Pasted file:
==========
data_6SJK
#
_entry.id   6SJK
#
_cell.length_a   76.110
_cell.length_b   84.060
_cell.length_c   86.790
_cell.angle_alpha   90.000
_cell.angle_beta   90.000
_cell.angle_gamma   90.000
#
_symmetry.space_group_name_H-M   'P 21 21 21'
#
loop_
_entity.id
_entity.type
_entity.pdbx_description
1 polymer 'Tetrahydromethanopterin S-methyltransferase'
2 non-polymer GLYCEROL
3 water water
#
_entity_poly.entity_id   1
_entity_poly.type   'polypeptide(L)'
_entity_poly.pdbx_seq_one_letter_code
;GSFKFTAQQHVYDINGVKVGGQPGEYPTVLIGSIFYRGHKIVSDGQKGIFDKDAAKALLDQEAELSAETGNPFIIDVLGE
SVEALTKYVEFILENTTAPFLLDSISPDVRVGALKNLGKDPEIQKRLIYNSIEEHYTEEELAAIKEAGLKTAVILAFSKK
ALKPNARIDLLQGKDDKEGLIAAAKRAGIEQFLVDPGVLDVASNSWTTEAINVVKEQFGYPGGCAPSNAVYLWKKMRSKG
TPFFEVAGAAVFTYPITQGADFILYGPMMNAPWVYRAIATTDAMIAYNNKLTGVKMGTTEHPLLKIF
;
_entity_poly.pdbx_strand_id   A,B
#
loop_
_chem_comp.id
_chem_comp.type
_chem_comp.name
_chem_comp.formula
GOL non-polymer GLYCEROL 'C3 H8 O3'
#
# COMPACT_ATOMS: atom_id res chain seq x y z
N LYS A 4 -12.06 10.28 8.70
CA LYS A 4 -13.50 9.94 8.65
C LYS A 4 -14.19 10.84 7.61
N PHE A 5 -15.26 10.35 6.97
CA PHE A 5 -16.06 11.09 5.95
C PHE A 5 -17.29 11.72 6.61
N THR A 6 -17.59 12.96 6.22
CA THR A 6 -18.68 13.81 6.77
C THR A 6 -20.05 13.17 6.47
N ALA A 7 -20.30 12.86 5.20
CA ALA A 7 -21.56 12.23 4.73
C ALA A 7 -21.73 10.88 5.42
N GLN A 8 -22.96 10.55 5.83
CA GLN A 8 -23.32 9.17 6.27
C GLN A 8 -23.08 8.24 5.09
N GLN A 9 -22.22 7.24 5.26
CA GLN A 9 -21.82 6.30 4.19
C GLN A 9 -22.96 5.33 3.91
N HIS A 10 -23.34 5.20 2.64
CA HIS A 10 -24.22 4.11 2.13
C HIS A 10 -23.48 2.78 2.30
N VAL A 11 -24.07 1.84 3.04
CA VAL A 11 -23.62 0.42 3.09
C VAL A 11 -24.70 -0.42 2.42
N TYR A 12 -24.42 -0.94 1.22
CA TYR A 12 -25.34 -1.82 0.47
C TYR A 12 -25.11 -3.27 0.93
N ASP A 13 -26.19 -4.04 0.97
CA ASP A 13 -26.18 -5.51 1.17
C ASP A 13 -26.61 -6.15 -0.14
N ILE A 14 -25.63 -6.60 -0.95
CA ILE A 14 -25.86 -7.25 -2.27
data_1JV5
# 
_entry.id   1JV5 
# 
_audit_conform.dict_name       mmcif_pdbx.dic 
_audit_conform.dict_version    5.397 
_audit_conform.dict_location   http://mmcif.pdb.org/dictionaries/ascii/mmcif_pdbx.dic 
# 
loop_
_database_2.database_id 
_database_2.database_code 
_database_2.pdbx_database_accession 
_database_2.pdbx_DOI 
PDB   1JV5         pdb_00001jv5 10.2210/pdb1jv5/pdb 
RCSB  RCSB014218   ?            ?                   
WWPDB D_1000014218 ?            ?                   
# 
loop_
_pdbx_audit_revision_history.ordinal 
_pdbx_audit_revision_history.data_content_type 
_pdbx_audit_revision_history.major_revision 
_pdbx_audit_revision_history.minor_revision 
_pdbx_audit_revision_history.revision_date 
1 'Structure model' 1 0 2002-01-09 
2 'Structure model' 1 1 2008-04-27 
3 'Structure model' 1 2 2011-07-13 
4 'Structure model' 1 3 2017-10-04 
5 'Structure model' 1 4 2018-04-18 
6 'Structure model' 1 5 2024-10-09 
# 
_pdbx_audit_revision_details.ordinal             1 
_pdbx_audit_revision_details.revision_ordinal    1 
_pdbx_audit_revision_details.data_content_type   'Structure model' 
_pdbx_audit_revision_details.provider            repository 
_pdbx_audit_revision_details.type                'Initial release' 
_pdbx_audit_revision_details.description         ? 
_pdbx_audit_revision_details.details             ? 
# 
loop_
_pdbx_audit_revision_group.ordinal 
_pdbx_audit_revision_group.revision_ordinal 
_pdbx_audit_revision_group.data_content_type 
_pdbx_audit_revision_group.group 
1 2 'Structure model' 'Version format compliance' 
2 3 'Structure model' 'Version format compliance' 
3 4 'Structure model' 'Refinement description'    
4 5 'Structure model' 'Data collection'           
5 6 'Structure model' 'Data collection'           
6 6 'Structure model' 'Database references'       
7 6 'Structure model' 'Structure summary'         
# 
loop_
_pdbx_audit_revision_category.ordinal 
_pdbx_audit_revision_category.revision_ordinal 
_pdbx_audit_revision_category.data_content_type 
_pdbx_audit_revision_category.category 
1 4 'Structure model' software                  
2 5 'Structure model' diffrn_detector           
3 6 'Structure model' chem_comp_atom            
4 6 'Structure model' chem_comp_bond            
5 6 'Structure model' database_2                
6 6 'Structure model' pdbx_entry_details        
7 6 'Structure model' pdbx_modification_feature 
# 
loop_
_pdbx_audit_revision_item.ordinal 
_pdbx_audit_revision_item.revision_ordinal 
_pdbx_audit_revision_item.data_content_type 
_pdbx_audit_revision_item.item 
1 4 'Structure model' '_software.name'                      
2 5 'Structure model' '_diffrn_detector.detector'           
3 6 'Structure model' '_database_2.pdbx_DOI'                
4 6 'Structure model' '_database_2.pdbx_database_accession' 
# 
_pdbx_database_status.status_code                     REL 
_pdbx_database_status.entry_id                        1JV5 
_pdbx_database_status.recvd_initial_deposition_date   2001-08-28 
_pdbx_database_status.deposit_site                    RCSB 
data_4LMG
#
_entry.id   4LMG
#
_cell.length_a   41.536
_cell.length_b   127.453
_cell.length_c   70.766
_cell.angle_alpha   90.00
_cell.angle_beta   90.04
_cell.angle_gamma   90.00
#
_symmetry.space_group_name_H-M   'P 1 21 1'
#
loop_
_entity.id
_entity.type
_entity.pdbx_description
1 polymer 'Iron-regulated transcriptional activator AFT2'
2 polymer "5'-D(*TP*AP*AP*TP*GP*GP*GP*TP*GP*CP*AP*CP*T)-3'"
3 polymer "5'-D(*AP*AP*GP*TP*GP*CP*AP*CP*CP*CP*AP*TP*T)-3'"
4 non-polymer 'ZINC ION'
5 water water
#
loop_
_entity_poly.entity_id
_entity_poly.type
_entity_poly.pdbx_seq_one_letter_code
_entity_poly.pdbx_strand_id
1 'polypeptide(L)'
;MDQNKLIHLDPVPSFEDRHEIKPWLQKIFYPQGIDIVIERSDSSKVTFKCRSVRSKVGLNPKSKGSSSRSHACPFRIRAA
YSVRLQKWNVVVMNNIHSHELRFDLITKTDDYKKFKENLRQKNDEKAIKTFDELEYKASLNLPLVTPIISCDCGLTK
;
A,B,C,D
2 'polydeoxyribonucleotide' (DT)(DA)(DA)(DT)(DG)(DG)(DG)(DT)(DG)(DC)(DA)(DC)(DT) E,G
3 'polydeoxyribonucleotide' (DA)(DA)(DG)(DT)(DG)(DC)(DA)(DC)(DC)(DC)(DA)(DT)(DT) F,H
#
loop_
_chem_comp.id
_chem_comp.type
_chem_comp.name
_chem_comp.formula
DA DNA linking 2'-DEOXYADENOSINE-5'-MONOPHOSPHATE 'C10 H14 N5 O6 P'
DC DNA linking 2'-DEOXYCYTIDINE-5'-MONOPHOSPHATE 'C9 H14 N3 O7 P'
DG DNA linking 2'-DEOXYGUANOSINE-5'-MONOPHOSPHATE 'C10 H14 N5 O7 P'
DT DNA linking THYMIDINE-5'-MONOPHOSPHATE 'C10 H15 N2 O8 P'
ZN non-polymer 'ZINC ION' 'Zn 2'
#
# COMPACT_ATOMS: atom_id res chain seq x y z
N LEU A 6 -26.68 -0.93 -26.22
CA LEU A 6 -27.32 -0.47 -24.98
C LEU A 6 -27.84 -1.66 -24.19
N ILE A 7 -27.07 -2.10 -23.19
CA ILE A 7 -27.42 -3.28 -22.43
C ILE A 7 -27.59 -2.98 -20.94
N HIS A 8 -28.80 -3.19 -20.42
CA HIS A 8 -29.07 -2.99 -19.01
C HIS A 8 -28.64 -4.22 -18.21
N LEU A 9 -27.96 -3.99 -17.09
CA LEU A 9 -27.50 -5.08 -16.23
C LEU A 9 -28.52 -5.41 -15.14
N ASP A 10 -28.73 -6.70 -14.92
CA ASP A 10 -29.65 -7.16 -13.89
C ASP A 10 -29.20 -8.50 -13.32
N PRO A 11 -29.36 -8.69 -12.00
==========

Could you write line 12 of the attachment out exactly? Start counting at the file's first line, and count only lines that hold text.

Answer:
_symmetry.space_group_name_H-M   'P 21 21 21'